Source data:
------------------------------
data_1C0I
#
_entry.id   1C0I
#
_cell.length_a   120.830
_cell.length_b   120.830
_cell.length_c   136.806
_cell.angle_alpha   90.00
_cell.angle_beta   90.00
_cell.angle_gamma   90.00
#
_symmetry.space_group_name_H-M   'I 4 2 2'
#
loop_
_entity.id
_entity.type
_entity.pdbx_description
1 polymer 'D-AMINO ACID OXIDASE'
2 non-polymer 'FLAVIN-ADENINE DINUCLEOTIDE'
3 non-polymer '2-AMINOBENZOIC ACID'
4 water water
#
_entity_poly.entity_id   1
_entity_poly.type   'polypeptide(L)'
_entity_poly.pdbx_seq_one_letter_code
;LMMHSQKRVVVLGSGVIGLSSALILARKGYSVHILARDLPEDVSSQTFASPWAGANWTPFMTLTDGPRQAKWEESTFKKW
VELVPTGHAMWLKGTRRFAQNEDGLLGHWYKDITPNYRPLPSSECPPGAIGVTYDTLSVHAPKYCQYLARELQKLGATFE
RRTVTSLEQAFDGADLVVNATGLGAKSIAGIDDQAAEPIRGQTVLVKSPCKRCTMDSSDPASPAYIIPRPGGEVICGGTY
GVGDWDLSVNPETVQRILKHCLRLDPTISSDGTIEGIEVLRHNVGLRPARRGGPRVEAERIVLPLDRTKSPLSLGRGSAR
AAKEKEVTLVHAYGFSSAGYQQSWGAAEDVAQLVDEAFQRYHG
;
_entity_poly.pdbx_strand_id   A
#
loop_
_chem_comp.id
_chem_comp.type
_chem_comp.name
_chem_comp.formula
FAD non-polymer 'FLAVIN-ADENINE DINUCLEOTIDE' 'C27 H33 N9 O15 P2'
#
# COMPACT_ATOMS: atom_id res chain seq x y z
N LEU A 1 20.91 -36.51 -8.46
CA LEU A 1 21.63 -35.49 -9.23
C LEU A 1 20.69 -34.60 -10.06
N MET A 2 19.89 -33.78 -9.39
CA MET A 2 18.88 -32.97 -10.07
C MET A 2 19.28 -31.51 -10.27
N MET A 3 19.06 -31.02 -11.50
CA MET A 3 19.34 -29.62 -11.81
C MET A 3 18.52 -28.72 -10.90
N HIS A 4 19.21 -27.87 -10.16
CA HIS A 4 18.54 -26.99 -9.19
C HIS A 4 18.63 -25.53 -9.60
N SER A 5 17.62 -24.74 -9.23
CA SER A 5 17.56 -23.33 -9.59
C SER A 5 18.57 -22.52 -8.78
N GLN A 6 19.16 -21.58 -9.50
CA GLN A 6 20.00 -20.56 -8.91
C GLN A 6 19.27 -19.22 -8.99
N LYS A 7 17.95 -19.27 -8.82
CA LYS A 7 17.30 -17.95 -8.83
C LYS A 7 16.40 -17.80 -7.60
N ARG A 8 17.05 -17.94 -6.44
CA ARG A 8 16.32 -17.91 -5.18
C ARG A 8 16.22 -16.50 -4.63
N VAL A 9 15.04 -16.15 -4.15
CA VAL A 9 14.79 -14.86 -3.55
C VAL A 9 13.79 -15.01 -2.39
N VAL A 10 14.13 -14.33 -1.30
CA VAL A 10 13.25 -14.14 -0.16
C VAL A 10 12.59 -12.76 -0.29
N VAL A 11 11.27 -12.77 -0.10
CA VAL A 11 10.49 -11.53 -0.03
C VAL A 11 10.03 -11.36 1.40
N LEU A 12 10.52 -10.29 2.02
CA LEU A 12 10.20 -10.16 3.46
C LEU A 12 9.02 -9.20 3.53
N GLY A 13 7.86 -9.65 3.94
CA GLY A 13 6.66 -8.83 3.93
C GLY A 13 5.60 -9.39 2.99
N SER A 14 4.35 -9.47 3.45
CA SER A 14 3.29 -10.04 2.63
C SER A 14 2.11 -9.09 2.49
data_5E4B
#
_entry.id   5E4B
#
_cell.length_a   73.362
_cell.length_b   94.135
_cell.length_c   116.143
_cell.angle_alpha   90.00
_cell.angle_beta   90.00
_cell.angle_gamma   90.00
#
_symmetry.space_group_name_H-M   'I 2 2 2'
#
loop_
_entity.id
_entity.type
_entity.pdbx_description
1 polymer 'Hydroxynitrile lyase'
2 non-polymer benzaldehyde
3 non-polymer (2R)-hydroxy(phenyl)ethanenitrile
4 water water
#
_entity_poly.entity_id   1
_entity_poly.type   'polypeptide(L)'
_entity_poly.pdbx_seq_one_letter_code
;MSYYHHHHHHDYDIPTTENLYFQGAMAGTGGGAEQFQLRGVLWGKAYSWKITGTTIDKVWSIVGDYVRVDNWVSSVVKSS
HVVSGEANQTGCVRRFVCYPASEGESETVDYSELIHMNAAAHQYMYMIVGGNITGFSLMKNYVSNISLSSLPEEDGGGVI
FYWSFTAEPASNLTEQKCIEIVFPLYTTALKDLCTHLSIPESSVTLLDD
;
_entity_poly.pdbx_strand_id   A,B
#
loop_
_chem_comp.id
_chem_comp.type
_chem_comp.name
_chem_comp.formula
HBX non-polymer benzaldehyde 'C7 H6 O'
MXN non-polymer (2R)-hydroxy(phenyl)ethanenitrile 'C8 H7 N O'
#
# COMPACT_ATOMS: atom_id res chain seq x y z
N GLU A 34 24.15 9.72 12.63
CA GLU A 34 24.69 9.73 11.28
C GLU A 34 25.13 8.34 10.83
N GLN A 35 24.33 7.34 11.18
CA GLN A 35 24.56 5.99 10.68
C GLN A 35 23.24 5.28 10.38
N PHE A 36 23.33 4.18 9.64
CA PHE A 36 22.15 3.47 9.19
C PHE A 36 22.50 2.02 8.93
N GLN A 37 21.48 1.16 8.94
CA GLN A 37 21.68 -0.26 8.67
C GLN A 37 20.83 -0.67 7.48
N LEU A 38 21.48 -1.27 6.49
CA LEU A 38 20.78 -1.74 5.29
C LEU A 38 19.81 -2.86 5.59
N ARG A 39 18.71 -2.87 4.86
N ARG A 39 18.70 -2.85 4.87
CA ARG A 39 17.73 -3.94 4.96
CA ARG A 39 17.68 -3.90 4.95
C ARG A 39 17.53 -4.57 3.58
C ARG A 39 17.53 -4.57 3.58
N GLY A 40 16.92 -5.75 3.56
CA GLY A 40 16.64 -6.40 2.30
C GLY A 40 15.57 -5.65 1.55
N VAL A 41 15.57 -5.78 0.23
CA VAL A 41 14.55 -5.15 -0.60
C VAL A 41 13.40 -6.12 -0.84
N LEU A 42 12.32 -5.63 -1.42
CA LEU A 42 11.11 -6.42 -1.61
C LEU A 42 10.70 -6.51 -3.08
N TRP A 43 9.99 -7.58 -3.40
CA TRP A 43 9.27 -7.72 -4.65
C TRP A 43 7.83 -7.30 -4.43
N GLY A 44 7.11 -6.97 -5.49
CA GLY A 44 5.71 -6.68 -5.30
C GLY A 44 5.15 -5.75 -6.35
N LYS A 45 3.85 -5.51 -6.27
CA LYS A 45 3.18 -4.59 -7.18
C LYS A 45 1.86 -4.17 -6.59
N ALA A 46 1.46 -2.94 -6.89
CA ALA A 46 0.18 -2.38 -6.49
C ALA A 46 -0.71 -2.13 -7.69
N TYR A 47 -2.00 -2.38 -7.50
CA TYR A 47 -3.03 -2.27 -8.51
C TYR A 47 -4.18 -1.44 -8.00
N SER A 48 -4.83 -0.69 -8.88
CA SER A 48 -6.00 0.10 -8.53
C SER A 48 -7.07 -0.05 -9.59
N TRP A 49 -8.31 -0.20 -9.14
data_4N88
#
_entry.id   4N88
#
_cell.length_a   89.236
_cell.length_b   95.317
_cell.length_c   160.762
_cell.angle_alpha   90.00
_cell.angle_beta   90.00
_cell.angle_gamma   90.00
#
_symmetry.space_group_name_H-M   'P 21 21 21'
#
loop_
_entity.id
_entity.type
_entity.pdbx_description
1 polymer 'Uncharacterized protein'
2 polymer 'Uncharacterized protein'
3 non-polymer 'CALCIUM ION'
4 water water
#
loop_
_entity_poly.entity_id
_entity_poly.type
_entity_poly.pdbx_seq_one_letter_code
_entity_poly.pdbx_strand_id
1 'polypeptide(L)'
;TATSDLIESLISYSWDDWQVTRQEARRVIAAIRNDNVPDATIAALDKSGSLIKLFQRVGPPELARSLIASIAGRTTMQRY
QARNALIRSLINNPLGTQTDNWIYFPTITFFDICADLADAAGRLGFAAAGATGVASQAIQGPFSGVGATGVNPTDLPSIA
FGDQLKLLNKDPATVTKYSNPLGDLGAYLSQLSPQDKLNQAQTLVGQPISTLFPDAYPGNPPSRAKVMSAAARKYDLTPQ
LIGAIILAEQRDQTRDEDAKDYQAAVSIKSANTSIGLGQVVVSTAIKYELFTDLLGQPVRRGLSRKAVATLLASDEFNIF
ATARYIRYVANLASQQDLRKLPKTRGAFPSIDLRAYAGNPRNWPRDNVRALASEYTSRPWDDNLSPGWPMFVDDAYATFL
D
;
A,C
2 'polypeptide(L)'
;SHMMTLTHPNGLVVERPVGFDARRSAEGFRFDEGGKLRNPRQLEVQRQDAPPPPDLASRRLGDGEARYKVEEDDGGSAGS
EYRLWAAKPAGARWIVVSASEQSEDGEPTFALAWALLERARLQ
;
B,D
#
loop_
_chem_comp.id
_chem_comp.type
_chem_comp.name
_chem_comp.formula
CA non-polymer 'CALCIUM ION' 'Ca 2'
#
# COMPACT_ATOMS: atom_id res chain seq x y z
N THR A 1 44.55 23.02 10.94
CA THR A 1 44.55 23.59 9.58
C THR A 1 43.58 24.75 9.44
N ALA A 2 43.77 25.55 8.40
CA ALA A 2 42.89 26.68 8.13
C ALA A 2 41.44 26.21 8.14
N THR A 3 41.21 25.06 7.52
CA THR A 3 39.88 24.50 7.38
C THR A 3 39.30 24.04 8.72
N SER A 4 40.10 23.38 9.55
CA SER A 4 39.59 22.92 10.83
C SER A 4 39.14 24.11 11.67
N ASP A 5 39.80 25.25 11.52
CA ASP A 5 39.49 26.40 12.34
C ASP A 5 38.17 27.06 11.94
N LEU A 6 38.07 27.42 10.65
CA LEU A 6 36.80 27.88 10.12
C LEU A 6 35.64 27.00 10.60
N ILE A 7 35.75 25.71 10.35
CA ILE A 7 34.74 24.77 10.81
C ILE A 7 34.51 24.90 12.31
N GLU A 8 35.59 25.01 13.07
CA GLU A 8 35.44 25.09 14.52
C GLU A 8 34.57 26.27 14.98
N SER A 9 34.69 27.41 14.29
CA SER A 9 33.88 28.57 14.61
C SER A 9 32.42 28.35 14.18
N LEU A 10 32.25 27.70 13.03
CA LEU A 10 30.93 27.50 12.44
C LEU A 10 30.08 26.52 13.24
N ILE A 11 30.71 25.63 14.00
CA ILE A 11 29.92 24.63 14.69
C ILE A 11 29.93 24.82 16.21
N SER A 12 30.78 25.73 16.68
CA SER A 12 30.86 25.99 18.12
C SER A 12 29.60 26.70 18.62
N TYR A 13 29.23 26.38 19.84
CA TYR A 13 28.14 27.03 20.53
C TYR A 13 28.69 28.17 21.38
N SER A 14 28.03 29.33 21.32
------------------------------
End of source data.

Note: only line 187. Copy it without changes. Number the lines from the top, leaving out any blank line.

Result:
_entity.id